A hard look at cancer treatment options in Asia highlighted the gap in treatment pathways for innovative therapies in developing economies with much of the focus now on either screening or palliative care.
While regional cancer hubs like the National Cancer Centre of Singapore (NCCS) offer cutting-edge services at its Proton Beam Therapy Centre, the only one in Southeast Asia and among a handful in Asia-Pacific, the regional demand is potentially too vast.
Soo Khee Chee, director of the NCCS, told FiercePharmaAsia on the sidelines of an Economist magazine sponsored forum dubbed the War on Cancer that regional treatment means making access decisions.
"Singapore is a small nation that punches above its weight in healthcare," Soo said at the March 17 event in Singapore. "But there are a lot of parameters to consider with public demand from Singaporeans and for private treatment. We weigh these all the time in access to medicines and to therapies like the proton beam."National Cancer Centre of Singapore director Soo Khee Chee
Other speakers at the conference from government and multilateral agencies as well as leading companies in the oncology space said that the absence of insurance or related reimbursement options to pay for long-term oncology care can lead to many families to avoid screening checkups that could detect cases early--with the effect that discovery is usually in a later stage with few treatment options outside of palliative care.
That dynamic was a feature of keynote speakers, including from developing country Myanmar, which has made a so-far-successful transition to democracy that comes with expectations of better healthcare options that are hard to meet.
"There are 51 million people in Myanmar, and 70% of them live in rural areas," Myint Han, director-general of the Department of Medical Services in Myanmar's Ministry of Health, told the gathering.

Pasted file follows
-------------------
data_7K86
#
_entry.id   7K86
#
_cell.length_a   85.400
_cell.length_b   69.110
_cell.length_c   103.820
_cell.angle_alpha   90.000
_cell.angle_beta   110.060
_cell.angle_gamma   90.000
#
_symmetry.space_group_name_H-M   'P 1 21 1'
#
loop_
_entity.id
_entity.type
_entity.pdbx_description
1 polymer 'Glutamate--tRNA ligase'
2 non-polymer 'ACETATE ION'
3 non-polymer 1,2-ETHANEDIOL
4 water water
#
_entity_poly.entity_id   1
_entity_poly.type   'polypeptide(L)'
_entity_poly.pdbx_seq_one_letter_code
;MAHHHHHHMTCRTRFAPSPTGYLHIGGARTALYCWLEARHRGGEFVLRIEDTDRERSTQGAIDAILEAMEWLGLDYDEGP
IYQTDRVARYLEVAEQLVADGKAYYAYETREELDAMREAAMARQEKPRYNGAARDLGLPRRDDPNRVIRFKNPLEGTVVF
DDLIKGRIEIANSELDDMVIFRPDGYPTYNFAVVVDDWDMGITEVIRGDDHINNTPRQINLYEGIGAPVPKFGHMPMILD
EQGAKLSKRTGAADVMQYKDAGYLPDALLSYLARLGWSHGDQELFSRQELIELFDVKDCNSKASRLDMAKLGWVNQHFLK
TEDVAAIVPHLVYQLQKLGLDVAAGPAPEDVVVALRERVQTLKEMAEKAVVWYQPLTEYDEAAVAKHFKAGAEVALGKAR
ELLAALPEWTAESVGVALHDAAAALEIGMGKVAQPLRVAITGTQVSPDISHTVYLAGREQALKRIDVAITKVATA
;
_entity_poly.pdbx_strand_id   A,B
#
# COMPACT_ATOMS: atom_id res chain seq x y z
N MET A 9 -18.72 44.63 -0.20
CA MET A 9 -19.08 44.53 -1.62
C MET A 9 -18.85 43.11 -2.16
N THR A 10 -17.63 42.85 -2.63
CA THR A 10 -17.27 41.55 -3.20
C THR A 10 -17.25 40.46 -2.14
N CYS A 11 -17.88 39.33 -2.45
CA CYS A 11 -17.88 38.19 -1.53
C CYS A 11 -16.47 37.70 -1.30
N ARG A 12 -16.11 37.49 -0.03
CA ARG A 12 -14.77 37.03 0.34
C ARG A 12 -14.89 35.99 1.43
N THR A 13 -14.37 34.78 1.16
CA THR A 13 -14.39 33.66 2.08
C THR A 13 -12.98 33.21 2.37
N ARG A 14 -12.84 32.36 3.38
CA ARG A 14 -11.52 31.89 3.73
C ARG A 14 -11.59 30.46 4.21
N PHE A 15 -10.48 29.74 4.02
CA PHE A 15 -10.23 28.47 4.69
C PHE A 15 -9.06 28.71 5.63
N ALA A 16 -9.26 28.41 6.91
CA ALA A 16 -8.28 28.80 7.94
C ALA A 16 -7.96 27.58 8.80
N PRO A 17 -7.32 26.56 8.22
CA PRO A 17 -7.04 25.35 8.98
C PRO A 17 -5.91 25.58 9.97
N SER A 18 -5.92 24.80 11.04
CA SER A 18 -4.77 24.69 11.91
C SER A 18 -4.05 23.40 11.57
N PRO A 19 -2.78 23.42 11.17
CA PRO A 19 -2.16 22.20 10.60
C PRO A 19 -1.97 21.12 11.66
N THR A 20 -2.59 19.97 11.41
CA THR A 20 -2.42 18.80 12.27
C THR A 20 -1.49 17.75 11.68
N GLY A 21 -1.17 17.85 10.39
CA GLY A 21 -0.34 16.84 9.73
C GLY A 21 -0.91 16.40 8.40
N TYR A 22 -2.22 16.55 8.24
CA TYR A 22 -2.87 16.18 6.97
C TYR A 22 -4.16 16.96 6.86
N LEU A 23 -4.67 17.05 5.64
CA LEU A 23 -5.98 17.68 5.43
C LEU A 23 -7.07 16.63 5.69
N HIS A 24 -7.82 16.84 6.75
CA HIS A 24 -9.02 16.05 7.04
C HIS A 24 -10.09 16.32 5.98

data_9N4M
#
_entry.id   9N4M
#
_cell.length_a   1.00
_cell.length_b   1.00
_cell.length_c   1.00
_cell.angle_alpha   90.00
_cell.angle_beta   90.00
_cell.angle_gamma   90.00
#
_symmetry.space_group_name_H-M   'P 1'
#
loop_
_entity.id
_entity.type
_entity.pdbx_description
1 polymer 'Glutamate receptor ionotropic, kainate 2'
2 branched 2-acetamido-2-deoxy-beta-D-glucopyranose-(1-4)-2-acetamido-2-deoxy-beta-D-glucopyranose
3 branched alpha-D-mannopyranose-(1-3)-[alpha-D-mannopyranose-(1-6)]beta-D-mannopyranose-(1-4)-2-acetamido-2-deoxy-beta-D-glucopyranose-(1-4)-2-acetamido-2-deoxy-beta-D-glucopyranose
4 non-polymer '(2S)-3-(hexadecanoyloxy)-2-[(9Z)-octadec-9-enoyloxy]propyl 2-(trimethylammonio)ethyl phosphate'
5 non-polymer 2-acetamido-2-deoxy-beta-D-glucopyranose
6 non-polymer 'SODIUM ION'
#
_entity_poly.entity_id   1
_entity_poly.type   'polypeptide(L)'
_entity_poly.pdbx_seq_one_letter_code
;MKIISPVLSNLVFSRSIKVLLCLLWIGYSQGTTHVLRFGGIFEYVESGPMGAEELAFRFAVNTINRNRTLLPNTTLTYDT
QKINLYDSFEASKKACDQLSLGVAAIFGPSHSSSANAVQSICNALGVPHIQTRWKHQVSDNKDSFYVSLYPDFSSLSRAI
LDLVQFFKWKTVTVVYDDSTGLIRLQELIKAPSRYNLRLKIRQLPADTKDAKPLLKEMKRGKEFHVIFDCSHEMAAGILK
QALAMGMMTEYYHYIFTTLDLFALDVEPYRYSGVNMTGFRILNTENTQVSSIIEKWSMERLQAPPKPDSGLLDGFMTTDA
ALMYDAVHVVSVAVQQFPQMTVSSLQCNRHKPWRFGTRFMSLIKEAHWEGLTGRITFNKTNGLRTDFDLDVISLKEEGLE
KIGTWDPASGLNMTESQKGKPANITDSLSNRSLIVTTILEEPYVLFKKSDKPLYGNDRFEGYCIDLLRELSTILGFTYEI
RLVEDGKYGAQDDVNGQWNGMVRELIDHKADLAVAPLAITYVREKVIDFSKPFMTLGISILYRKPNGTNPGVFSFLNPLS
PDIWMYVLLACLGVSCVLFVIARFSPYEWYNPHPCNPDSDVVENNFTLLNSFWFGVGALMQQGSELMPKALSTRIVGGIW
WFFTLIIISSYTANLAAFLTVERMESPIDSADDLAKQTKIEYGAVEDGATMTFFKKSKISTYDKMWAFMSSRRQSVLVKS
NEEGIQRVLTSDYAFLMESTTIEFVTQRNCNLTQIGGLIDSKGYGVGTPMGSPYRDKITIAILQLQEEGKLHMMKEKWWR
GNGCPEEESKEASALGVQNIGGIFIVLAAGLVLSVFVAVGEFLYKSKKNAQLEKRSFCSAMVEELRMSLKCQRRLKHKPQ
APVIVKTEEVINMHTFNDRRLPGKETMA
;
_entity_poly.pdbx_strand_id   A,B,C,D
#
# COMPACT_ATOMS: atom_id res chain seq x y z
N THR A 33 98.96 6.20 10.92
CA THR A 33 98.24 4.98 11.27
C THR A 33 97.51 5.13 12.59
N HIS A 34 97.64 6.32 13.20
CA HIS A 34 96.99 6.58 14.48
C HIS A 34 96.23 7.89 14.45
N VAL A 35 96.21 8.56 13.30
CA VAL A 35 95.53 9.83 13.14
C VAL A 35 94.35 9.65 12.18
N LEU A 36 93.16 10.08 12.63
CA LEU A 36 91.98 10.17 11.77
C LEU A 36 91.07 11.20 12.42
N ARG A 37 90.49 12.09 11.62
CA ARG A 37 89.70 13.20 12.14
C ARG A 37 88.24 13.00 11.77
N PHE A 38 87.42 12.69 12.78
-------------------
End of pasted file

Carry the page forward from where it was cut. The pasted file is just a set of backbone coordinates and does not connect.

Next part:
"It is extremely important that we act fast to improve accessibility and affordability of healthcare services. In the past 5 years, we have increased national healthcare budget for cancer control to address the issues, specifically around prevention."
But as Soo points out, a hub-and-spoke system is one that may be the most practical now to bridge the divide on access to services and drugs in the oncology space.
He said one of the first steps by many countries should be a detailed registry of cancer cases. A second step would be to aim national policies directly at screening and palliative care until other facilities can be developed.
For treatment options, he said surgical oncology with radiation therapy available would anchor doctors to hospitals and public health programs, potentially bringing along cutting-edge drugs that need money and expertise not readily available.
"In Asia Pacific in cases where cancer is advanced the treatment options are limited. So this hub and spoke can act to provide assessment," he said.
Of particular concern to the speakers were rising incidences related to lifestyle changes seen in breast cancer--encapsulating the chances of survival through early detection compared to advanced treatment.
"If caught in its early stages, breast cancer can be treated very effectively, with extremely high survival rates," the report notes. "If caught late, though, it is often fatal. Accordingly, it is a disease that policymakers and health systems must address to prevent needless loss of life."
- here's the report on breast cancer